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High-Intensity Interval Training (HIIT): Are You Doing It Right?

The 4 pillars to successful long VO2 max intervals

Sally is a running newbie who has entered her first marathon. She’s incredibly excited about the challenge but she’s scared that she won’t be able to complete the race. Sally has recently read that by training more, she can raise her VO2 max (amount of oxygen that your body can utilise [1] ), giving her a better chance of finishing her first marathon. Sally, however, is a full-time accountant, with a busy social life, and thus finding the time to train is a real challenge.  Sally needs to maximise her bang for buck in time spent training. But how?


Maximise your bang for buck in time spent training with VO2 max High-Intensity Interval Training (HIIT)

I get it, you’ve got a busy life, with many work and social commitments. Running requires a significant amount of your energy and time, so how are you going to fit it all in? Well I’ve got some GREAT news for you. HIIT provides you with an incredible bang for your buck in time spent training and should be incorporated into your running plan. But why? By performing high intensity running intermittently, not continuously, you can maintain a faster running pace for longer with less accumulated strain and fatigue whilst reaping the benefits of specific adaptations [2]. When performed correctly with adequate recovery, HIIT can provide you with rapid improvements to your race times [2]. It’s important to remember, however, that this is not about ‘NO PAIN, NO GAIN’, you should always leave your HIIT session with the knowledge that you had one more interval in you. This is a training session, not a race. Leave some energy in the tank for your next run. HIIT is a powerful but often misused tool. It’s time to take it to the next level.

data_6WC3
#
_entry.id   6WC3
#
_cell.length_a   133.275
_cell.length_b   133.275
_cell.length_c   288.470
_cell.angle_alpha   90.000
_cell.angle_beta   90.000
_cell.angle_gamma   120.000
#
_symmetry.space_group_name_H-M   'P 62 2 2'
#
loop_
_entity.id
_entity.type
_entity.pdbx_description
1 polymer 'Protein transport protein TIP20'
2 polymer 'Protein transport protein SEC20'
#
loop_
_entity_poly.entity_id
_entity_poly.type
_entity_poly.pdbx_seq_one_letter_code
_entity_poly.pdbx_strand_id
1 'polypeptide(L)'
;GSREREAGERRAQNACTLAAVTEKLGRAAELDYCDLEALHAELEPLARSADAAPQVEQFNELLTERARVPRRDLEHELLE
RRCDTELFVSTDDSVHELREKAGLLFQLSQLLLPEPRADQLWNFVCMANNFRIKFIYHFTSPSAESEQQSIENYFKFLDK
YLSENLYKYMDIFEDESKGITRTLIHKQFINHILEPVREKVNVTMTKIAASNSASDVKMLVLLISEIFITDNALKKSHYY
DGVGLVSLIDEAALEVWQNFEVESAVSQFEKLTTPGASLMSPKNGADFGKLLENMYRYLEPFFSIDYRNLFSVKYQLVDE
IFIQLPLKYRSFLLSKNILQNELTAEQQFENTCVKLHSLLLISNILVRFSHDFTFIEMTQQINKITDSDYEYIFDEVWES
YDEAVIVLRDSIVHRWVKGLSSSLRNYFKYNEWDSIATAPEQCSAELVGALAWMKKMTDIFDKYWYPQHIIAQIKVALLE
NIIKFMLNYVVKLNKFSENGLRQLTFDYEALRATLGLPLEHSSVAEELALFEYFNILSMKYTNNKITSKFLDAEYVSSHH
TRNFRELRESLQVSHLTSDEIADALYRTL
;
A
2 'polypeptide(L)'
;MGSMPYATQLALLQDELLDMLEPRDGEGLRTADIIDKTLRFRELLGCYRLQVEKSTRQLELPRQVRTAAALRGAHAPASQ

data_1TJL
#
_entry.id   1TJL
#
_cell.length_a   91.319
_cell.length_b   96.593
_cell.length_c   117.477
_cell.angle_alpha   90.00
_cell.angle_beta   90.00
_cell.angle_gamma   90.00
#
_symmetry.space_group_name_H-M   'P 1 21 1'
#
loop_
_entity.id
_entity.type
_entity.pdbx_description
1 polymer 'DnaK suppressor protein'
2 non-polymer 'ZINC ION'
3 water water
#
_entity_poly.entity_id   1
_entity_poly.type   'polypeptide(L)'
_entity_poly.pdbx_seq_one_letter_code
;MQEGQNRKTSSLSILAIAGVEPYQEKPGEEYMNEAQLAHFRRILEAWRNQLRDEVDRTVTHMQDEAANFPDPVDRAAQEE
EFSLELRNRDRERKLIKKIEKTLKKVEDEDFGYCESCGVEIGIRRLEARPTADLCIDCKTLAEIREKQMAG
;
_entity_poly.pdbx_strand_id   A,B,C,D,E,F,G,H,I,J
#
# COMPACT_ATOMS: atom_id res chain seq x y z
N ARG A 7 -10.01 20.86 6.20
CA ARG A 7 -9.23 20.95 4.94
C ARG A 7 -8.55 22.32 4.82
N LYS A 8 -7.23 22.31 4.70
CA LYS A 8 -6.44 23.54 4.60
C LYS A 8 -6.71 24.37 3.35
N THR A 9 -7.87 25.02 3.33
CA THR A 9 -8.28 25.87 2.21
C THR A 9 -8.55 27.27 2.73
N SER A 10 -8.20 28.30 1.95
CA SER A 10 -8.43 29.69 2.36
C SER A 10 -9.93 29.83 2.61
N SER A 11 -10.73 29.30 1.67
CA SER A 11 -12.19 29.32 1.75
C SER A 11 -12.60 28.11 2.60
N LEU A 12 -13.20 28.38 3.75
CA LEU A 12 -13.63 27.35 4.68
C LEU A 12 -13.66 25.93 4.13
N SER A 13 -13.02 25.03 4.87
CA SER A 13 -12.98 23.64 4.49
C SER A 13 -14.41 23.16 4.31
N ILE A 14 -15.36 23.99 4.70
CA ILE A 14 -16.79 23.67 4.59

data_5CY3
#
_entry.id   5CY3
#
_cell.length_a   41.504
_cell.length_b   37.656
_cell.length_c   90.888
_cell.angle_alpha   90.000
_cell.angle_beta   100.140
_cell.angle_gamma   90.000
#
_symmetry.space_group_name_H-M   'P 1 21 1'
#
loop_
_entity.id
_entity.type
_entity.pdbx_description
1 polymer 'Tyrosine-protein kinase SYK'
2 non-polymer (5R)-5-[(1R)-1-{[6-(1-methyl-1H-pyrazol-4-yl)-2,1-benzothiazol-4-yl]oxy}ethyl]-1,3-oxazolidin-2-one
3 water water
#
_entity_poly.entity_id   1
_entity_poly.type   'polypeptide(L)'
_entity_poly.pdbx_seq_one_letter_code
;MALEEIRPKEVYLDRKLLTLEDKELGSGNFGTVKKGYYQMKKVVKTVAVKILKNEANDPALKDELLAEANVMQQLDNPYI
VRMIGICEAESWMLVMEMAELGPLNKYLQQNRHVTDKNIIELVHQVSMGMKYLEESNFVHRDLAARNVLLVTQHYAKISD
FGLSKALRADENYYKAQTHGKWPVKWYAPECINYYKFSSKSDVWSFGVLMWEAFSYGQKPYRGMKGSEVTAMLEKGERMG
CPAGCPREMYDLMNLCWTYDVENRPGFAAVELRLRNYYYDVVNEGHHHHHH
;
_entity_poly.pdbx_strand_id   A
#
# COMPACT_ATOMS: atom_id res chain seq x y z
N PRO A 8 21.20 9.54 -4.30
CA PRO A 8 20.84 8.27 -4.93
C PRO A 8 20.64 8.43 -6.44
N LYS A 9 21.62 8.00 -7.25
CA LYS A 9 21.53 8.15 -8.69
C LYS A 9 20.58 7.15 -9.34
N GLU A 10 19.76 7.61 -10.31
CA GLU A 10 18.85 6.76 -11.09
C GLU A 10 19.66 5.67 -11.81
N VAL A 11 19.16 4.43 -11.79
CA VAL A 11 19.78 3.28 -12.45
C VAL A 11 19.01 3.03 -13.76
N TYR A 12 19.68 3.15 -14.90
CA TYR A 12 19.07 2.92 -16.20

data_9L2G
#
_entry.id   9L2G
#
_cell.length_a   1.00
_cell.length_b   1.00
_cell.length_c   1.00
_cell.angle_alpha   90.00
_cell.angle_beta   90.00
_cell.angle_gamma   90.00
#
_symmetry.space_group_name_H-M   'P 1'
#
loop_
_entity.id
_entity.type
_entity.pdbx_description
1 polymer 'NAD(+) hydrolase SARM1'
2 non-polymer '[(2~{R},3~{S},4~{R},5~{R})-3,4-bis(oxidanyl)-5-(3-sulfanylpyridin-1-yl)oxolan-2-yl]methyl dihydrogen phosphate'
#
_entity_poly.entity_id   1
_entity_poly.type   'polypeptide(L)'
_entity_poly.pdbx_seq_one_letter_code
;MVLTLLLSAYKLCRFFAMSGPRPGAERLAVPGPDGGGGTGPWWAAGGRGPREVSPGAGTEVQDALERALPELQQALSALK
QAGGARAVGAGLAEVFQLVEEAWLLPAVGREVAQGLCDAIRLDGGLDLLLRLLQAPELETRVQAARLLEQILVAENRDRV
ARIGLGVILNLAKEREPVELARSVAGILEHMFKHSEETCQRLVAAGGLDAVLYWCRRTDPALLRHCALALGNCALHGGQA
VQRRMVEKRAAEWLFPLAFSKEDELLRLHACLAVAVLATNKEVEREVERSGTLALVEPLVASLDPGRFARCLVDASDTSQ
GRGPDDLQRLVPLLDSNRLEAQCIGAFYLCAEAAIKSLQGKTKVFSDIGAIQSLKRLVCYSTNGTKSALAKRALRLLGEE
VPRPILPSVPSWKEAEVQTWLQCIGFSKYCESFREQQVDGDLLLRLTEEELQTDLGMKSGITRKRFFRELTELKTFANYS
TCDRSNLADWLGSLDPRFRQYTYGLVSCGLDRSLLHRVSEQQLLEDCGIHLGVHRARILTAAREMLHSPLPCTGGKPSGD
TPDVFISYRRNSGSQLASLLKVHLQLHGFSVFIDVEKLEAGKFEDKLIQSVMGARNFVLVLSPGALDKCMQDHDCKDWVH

Rest periods between each interval are an essential part of the workout —  put on your sprinters cap.

What might not spring to mind when you think about HIIT? Rest. Without sufficient rest, it’s physiologically impossible for you to repeat a running pace that will place you in your limits of physiological tolerance. i.e. your ‘severe’ intensity domain. Instead, with insufficient rest between intervals, your running pace will get sucked into the ‘heavy’ intensity (threshold) domain as this exercise domain is more sustainable. In short, this will result in your session outcome being entirely different to its desired intention. The net effect? Ineffective training that wastes your time, and time is precious.


The question then 'how long should your recovery periods be between intervals?'. A challenging question to answer in view of the polarising aims of a recovery period. A successful recovery period between intervals should 1) Maximise your ability to run hard during subsequent intervals, but also 2) allow you to easily accumulate minutes at >90% VO2 max in your subsequent intervals. How then can you strike the perfect balance?